Lipid peroxidation may result from UV-induced oxidative destruction of cell membranes and the formation of cytotoxic aldehydes. These aldehydes can induce enzymatic activity impairments, inhibition of DNA/RNA/protein synthesis, and other damaging events. 9 To our knowledge this is the first study to document the presence of the toxic aldehyde HNE in human diseased ectatic corneas and the possible relationship between KC disease and the antioxidant capacity, especially the reduced glutathione content, in this tissue. In normal corneas, high levels of aldehydedehydrogenase 3 (ALDH3) and SOD are present 4,7,41 whose function is presumably to absorb UV and scavenge both free oxygen radicals (SOD) and the generated aldehydes (ALDH3). In this respect, a decrease of SOD1 expression 42 has previously been demonstrated in KC corneas. Previous studies and immunohistochemical data demonstrated the presence of malondialdehyde (MDA) and nitrotyrosine (a marker for peroxynitrite, a cytotoxic product of the nitric oxide pathway) within the KC cornea compared with normal corneas or other corneal diseases. 8  
The toxicity of HNE and its mechanisms of toxicity are clearly defined in culture systems. 19,43 Little evidence of HNE staining is observed in normal corneas; however, all the disease groups examined here showed significant and distinct patterns of 4-HNE staining (Fig. 5) confirming that HNE might play a role in this until now theoretically noninflammatory corneal disorder (i.e., keratoconus). The increased formation of total nitrates and HNE in KC corneas (and, to a lesser extent, in ectasia asociated with LASIK surgery) allows the proposal of a relevant role of free radicals in their pathogenesis. In our study, KC and ectasia associated with LASIK results are similar. Ectasia is an uncommon but dreaded complication of LASIK surgery. Although the incidence of serious complications is relatively low, the visual consequences in some cases are severe. 44 Etiopathogenesis of corneal ectasia associated with LASIK is still controversial. There are some cases of post-LASIK ectasia published in patients with apparently “normal” corneas, but in the majority of these cases, patients are found to have risk factors for ectasia, like for instance preoperative myopia greater than −8 diopters, undiagnosed previous KC, and residual stromal bed thickness after surgery < 250 μm, 45 47 and so on. But several studies in relation with this controversial issue have failed to establish a consistent set of risk factors, which may reflect an inconsistent definition of this condition. LASIK substantially weakens the biomechanical strength and effective thickness of the cornea, which is similar in the KC condition. In the cases herein it was clinically difficult to know if the patients with the ectasia associated with LASIK had a KC or not before the refractive surgery. The similar results obtained in both samples regarding oxidative stress markers suggest a similar pathophysiology.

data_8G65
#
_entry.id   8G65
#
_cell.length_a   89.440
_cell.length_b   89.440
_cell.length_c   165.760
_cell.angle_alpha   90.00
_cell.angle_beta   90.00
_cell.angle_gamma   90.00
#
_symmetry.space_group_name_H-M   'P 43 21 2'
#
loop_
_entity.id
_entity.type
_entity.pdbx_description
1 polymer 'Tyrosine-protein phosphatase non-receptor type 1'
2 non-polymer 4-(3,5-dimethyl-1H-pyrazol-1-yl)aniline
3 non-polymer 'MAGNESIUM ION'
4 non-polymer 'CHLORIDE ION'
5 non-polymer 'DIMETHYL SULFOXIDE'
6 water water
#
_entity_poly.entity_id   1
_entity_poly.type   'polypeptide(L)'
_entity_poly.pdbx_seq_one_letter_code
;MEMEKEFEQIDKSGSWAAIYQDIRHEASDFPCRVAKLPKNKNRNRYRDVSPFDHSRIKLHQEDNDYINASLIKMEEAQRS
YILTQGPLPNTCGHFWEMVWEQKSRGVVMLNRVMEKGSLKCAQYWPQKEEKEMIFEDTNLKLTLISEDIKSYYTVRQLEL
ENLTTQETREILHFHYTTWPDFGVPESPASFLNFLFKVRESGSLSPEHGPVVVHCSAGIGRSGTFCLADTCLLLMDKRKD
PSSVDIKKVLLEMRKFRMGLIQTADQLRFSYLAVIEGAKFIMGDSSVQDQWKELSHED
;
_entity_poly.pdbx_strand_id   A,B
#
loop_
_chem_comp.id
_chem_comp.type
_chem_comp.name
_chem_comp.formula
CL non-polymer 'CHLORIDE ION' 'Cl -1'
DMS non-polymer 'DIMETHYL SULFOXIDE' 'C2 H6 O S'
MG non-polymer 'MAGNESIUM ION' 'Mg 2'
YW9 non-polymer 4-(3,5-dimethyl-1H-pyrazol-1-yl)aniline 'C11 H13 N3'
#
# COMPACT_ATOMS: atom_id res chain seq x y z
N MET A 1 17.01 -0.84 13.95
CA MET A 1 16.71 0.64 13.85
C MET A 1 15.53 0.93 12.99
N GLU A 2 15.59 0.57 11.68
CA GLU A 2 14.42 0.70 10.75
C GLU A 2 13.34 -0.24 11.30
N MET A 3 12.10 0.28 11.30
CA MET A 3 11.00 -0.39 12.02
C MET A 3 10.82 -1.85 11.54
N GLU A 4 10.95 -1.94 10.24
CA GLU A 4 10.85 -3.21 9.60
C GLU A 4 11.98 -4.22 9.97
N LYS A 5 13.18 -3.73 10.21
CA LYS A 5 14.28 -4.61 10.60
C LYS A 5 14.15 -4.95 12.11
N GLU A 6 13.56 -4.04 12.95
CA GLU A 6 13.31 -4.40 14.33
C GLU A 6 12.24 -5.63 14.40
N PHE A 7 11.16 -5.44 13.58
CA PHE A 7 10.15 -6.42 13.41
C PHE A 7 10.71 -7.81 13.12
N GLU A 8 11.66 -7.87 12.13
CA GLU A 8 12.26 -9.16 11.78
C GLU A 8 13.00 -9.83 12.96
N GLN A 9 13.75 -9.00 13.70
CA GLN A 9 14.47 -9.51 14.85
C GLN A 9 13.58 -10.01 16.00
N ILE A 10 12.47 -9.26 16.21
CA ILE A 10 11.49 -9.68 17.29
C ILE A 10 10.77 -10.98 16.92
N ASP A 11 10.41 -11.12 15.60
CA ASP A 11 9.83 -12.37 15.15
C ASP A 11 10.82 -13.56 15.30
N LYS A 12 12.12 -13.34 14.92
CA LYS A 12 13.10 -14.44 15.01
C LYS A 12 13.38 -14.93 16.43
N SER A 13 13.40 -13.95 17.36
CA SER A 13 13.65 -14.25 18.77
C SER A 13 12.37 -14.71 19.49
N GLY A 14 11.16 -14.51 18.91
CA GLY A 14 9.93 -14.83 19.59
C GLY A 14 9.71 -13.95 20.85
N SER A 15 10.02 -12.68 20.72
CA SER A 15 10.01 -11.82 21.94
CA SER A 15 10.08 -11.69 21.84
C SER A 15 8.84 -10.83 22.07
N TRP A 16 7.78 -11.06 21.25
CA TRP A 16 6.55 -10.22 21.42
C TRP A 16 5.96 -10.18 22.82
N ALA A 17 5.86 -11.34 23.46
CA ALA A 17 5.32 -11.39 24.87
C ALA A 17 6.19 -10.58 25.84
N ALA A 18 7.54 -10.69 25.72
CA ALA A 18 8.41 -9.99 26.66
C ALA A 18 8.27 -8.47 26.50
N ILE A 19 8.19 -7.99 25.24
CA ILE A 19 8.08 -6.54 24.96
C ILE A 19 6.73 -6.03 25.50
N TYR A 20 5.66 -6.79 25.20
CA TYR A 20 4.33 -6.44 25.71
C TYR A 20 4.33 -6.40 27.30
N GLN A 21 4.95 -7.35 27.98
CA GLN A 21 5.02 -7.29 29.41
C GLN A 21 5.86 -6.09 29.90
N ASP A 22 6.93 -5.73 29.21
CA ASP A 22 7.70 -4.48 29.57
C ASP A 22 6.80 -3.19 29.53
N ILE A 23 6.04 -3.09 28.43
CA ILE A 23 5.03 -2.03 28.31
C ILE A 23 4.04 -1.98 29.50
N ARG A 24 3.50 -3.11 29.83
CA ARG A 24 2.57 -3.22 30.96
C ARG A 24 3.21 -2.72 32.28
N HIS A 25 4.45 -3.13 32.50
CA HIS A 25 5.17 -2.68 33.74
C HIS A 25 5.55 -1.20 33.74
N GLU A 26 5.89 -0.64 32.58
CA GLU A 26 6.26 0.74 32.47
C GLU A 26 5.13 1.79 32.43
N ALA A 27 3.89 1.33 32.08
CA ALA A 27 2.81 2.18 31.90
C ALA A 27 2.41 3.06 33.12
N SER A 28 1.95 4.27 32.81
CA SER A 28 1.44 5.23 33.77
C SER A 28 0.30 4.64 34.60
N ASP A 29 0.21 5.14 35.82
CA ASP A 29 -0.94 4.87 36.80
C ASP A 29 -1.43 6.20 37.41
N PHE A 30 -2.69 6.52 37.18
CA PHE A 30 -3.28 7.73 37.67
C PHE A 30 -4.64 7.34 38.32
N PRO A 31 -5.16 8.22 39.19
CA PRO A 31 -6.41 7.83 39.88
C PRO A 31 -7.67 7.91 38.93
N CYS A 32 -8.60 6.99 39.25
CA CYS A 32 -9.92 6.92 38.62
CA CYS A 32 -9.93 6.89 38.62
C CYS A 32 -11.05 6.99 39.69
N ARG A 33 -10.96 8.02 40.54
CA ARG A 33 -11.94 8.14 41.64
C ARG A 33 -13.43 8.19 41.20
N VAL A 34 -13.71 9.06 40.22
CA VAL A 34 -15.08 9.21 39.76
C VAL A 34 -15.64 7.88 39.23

Such a mechanism could, over a period, cause alterations of the stromal collagen molecules in KC, perhaps making them more susceptible to digestion by activated enzymes, thus leading to stromal thinning. In addition to the effect on proteins, both nitric oxide (NO) and peroxynitrite are involved in multiple cytotoxic pathways. Both NO and peroxynitrite are toxic to DNA, leading to mutations and strand breaks. 11 In this context, it is important to note that sustained exposure to high levels of NO or peroxynitrite can trigger apoptosis, 11 and increased apoptotic activity has been reported in keratoconus corneas. 48 Further research on the apoptotic pathway in KC is certainly a relevant issue. 
In conclusion, the data herein show unique patterns of HNE distribution in KC and ectasia after LASIK and an accumulation of products of oxidative stress (nitrates) in this tissue. The excessive amounts of both these substances and the reduction observed of the natural antioxidant defenses (GSH, antioxidant capacity) in the KC corneas support the hypothesis that oxidative damage may play a role in the pathogenesis of this corneal disease.